Khat, Qat, Cat, Chat, Ghat, Miraa, Arabian Tea.
What does Khat look like?
A flowering evergreen shrub native to tropical East Africa and the Arabian Peninsula. In its natural form, leaves and stems.
Catha edulis from the Celastraceae family.
Effects Of Khat
Talkative, mild euphoria & excitement, alertness, excitement, dilated pupils.
Insomnia, loss of appetite, dry mouth, hyperactivity, constipation.
Depression, irritability, psychological Dependence. May have negative effects on liver function, susceptibility to ulcers and lowered sex drive.
Please view our Reducing Harm page for more information.
How does Khat work?
Legal status of Khat
In June 2014 khat became a controlled class C drug in the UK. Cathinone and cathine are both Class C, under the Misuse of Drugs Act.
How Is Khat Taken?
The fresh leaves and stems are chewed, or can be brewed into a tea.
If brewed into a tea, tea making equipment.
Medical uses of Khat
Where does it come from?
Khat has been used in parts of East Africa and the Arabian peninsula for centuries. Khat chewing has a long history as a social custom amongst the communities from these areas. It is used in some Somali, Yemeni and Ethiopian communities in Britain.
Most areas of the UK have 'street agencies' or projects (sometimes called community drug services or community drug teams) which offer a range of services including information and advice, counselling, needle exchanges and sometimes support groups and complementary therapies such as acupuncture. Multicultural organisations may be able to advise on local sources of expertise on khat. The increase in stimulant use has led to some agencies offering specialist counselling, cognitive behaviour therapy, acupuncture and other alternative therapies and prescribing of anti-depressants, and also possible referral to residential rehabilitation. Some services have extended working hours and may offer weekend support. GPs and possibly the local hospital A&E department can make referrals to specialist drug services as well as general medical services, information and advice often in partnership with a drug agency or Drug Dependency Unit.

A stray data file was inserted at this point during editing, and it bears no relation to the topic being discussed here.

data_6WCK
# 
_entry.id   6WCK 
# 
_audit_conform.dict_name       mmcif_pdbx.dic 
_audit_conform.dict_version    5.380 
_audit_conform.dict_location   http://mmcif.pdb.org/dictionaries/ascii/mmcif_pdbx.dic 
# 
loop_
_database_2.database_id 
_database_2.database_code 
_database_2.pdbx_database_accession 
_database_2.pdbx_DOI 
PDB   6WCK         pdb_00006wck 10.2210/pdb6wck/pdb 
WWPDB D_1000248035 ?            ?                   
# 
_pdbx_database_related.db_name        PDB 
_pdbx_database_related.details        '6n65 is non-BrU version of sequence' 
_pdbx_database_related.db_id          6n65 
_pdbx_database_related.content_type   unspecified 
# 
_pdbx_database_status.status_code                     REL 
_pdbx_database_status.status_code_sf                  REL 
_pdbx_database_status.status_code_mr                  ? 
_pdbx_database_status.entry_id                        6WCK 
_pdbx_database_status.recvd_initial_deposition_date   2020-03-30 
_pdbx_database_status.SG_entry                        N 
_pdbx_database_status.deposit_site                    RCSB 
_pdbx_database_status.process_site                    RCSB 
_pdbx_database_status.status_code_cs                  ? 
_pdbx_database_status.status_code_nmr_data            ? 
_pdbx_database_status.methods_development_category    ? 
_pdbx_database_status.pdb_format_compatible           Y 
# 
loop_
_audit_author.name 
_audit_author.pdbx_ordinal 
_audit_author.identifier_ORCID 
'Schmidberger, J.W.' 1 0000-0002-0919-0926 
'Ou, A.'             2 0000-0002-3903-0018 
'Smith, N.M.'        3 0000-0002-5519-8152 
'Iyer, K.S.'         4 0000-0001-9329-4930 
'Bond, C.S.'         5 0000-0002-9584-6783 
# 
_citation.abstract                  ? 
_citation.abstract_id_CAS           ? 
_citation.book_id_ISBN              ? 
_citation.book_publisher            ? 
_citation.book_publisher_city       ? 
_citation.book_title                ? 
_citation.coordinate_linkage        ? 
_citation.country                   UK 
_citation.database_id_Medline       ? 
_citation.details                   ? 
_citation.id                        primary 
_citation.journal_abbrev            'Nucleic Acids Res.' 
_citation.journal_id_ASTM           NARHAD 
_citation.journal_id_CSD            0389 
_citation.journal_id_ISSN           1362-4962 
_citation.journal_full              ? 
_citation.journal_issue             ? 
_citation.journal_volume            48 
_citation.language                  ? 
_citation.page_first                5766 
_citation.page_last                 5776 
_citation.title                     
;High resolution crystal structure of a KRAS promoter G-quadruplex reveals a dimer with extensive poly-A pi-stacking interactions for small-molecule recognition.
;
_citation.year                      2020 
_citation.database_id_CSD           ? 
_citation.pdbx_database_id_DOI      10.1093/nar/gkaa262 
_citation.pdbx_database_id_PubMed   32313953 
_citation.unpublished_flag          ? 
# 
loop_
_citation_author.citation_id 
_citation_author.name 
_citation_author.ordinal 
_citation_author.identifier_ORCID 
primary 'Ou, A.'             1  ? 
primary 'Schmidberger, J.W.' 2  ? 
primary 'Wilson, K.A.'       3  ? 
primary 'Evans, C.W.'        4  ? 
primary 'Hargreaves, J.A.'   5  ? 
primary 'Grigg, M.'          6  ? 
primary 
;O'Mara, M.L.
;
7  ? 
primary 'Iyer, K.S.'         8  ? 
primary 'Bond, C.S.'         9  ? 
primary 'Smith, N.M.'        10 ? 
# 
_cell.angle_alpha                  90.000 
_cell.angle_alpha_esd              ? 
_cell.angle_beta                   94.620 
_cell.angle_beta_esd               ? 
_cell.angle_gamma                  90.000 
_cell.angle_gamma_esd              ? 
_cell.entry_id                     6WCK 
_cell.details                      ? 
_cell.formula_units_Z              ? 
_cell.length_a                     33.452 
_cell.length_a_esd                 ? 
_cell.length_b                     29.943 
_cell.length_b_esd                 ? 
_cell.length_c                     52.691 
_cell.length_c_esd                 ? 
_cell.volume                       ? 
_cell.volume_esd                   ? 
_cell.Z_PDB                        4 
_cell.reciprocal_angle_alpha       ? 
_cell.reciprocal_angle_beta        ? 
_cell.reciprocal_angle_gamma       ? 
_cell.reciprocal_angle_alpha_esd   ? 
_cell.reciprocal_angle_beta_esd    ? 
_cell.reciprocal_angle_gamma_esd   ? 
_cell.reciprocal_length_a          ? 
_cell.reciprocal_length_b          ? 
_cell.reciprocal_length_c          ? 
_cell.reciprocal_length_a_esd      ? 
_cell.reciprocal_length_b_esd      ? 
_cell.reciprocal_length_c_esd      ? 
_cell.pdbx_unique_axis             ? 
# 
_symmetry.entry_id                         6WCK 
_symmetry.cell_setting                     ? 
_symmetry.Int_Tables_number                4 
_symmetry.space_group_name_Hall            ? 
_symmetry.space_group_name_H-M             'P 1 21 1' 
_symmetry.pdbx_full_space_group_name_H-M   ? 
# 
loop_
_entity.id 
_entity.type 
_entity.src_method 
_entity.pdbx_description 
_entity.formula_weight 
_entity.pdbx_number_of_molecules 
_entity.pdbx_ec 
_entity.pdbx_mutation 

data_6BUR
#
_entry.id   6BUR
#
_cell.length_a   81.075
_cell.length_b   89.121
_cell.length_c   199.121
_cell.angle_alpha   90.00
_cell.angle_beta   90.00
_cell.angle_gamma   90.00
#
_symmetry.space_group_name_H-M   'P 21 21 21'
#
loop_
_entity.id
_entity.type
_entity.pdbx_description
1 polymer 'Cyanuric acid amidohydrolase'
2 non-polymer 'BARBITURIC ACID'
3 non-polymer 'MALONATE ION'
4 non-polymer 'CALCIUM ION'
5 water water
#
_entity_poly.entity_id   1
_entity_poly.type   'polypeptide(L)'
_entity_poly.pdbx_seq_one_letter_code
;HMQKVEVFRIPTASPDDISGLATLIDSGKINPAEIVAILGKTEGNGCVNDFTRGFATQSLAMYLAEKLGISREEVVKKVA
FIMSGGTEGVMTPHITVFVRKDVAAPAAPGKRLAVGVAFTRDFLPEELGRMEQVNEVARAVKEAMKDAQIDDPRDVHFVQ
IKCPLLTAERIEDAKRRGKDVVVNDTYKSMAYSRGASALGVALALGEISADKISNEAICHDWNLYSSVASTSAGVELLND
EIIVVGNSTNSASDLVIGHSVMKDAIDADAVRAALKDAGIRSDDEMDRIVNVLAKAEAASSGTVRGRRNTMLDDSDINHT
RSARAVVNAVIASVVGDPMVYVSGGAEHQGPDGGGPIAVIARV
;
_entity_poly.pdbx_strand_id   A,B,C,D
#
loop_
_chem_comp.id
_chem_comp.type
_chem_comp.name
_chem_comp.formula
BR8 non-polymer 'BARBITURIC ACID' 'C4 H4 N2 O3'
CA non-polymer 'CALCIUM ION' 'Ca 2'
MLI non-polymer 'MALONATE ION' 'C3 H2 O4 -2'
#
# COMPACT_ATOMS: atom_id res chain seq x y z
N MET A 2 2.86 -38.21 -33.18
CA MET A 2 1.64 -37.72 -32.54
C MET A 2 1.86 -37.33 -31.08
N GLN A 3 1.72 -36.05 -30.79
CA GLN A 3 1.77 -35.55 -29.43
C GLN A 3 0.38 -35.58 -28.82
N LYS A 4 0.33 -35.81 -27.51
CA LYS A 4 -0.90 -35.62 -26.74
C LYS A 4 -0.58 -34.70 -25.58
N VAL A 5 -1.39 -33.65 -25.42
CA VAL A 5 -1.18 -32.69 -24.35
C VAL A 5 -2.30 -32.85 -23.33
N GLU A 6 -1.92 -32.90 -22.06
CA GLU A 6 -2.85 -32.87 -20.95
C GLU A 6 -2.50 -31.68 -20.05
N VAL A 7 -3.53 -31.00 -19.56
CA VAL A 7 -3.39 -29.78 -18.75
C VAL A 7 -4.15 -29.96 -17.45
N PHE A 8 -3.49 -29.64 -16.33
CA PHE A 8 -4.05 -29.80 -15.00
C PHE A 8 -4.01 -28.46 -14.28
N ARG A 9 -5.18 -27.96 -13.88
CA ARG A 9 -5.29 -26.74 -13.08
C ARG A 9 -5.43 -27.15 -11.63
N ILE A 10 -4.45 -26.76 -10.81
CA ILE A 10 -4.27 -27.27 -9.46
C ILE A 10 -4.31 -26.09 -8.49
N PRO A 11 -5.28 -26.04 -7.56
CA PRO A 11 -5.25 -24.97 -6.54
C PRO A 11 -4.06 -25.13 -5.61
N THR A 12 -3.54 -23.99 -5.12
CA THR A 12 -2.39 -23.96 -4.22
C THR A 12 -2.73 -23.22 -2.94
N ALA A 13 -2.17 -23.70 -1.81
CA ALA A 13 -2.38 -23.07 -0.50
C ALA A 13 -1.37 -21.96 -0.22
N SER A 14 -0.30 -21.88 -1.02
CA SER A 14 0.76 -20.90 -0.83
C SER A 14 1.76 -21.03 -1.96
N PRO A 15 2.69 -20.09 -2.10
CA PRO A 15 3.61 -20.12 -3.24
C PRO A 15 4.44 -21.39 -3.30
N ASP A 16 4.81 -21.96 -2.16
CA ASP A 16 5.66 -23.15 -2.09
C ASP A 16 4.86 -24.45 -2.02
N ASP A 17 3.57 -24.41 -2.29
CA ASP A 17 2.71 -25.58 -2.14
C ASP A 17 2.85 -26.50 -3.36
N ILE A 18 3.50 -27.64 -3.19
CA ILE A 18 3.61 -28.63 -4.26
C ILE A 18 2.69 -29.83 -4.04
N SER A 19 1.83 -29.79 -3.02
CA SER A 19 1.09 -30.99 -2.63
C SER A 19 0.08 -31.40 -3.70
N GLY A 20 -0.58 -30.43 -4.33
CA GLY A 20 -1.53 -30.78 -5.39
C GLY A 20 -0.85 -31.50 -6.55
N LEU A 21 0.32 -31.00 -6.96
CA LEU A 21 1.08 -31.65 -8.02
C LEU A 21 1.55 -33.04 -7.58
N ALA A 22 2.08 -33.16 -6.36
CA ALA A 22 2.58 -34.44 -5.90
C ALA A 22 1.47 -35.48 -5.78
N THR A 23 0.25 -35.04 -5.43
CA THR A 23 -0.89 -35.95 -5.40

Parents & other relatives
Drug agencies also provide lots of advice and support to parents of people using these drugs. Many street agencies can provide relative support groups or counselling for family members, partners etc.
You can view a list of National Drug Agencies.
If you would like to talk about Khat problems then please call the DAN 24/7 Helpline on: